Nevertheless the rulebook would cover only those rules necessary to provide for frictionless trade at the border, so it would not equate to continued full UK participation in the customs union and the Single Market. As now, UK firms would be able to manufacture products for export that meet the regulatory requirements of third countries. Rulebook provisions would be legislated for in the UK by the UK Parliament and the devolved legislatures, and inevitably on the EU side the EU Court of Justice would be the ultimate arbiter.
The White Paper stipulates that all these commitments must be consistent with an independent UK international trade policy, permitting the UK to make bilateral trade agreements with non-EU countries and to implement its own regime of trade remedies and sanctions.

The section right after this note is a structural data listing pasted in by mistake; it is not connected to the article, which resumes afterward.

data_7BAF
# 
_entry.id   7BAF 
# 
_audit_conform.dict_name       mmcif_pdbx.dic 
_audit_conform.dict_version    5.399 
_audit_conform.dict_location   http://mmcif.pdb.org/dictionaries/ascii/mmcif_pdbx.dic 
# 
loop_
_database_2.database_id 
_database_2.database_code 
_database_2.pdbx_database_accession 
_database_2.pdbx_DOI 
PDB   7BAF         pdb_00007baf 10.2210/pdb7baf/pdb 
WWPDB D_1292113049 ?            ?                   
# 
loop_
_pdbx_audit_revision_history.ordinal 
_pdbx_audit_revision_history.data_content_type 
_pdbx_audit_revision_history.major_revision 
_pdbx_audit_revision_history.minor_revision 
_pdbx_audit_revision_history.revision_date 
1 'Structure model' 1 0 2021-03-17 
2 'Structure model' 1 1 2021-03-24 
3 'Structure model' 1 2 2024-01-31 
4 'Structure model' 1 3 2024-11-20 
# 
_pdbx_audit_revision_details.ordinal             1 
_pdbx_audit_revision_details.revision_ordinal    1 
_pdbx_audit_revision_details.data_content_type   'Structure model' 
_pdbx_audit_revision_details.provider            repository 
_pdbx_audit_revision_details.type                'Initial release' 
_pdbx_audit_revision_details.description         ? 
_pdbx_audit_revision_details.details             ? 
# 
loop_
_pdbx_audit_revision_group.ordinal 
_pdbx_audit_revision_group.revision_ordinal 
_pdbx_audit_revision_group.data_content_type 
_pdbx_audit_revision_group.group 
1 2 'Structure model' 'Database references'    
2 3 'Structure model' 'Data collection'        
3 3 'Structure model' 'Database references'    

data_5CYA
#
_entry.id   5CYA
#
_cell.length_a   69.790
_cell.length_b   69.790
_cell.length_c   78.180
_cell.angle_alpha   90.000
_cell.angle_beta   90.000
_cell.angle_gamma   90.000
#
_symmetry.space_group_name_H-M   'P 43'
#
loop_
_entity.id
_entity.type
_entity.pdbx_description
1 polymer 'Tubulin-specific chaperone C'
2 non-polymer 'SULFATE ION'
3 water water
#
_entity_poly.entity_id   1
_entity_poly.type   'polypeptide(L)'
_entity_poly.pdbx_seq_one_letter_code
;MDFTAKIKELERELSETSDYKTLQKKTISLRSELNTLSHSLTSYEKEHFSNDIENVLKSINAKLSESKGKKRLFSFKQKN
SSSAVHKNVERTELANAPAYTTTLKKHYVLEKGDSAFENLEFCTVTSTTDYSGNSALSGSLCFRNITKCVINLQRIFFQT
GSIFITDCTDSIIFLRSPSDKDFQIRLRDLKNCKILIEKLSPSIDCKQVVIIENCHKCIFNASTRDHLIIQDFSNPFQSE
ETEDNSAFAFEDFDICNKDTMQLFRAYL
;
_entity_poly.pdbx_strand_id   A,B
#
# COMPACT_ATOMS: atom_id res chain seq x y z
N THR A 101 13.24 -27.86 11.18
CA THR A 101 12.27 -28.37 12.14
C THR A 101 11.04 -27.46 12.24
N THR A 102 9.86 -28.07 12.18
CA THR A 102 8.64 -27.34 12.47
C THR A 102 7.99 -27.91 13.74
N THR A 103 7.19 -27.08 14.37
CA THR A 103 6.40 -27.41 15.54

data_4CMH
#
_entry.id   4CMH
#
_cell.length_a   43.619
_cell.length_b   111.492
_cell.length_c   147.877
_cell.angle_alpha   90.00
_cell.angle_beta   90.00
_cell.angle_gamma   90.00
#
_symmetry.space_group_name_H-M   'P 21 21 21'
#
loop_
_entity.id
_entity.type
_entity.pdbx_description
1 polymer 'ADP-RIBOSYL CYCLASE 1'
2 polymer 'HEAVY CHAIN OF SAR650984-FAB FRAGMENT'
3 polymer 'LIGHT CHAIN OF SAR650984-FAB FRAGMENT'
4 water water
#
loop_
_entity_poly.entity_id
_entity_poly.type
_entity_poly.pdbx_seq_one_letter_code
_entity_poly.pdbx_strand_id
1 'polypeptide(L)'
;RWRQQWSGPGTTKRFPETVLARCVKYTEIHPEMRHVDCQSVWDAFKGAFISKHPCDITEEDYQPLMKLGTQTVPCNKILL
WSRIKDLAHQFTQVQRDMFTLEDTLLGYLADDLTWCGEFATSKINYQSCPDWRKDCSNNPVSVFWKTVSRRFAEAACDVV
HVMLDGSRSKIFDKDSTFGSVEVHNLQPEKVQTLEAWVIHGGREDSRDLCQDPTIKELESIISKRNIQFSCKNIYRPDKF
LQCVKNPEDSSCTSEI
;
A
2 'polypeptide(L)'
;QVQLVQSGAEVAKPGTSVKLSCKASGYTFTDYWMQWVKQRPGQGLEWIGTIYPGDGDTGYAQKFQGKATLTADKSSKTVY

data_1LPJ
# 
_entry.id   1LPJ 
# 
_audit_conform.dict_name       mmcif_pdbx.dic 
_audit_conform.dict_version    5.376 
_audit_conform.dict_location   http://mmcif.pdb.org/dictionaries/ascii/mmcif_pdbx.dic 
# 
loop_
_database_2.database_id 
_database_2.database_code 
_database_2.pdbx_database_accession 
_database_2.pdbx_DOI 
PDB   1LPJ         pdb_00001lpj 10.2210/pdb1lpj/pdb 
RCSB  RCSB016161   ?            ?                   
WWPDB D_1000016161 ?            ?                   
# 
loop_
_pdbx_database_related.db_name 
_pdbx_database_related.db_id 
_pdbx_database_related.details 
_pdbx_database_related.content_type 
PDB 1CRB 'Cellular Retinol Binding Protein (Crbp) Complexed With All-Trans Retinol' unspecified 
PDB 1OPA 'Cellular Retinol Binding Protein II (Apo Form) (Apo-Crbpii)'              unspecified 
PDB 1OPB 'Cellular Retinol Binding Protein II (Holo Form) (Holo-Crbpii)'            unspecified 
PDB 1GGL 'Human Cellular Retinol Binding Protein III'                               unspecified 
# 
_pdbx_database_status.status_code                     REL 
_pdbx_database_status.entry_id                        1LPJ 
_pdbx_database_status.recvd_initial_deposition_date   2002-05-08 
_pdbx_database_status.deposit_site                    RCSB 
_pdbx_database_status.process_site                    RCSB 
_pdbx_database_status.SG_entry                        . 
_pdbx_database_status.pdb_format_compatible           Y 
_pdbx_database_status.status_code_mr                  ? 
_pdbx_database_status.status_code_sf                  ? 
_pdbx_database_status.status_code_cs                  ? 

A Facilitated Customs Arrangement (FCA)
This is not a term familiar in international trade policy debates. It has been invented in the Brexit context to mean that the FTA for goods would be implemented between the UK and the EU “as if in a combined customs territory” (which is also not a normal concept in trade policy). The UK would apply its own trade policy and tariffs, at whatever levels they were set, to imports of goods intended for consumption in the UK. For goods destined for the EU that entered via the UK, the UK would apply the EU’s tariffs and trade policy, effectively as agent for EU customs authorities, and therefore would need to agree with the EU a mechanism for the onward remittance of relevant tariff revenues.
As proposed, the FCA would remove the need for customs procedures in trade from the UK to the EU, including customs declarations for tariff classification purposes, routine rules of origin requirements, and entry and exit declarations. The White Paper recognises that this approach would need to be consistent with the integrity of the EU’s Customs Union and to ensure that tariffs were properly applied to goods entering the EU via the UK. Subject to that, the FCA would preserve frictionless trade at the border for the majority of UK/EU goods transactions. The system would depend in large measure on customs declarations and returns made by firms given “trusted trader” status, and on maximum use of modern technology.